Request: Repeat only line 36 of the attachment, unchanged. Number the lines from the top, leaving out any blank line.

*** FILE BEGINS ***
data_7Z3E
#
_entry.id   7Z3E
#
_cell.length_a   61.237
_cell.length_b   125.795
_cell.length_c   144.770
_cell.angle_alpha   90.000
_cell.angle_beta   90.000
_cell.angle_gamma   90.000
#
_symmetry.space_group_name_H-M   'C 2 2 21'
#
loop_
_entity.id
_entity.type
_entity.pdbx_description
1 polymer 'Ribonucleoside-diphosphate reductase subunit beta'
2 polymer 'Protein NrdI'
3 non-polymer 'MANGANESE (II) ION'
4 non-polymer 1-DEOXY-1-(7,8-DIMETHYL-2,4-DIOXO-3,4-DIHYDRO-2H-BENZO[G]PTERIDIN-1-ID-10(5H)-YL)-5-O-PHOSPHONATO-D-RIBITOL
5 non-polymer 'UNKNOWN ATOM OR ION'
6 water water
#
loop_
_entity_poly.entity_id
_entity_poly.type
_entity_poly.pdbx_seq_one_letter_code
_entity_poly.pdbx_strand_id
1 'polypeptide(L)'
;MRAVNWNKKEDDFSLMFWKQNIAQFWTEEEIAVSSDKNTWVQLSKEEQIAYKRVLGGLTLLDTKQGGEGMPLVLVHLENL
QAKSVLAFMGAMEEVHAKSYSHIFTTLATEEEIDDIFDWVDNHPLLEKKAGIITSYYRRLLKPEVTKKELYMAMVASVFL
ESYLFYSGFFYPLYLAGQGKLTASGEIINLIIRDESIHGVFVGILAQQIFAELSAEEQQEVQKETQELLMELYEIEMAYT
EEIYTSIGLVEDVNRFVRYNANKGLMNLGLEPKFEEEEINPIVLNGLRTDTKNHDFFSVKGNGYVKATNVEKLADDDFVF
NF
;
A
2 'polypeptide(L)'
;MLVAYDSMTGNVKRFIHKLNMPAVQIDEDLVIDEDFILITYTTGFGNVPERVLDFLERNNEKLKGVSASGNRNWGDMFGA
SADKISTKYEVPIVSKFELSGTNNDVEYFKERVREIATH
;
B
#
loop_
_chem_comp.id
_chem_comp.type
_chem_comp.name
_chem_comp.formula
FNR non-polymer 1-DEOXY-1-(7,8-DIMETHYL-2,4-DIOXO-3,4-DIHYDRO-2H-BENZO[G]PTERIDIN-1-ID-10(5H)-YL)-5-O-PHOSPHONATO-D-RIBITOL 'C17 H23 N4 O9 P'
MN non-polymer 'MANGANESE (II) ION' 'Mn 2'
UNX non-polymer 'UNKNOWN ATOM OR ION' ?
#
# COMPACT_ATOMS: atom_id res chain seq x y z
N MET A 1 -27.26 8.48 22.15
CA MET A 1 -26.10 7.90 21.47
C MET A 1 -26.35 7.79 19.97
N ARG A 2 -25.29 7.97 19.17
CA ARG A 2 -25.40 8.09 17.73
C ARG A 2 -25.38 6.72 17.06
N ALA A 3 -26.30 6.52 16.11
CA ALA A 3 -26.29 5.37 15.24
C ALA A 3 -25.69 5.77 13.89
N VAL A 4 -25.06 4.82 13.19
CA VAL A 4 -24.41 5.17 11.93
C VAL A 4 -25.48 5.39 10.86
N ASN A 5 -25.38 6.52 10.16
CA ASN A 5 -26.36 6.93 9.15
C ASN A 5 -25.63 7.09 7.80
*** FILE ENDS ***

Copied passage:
;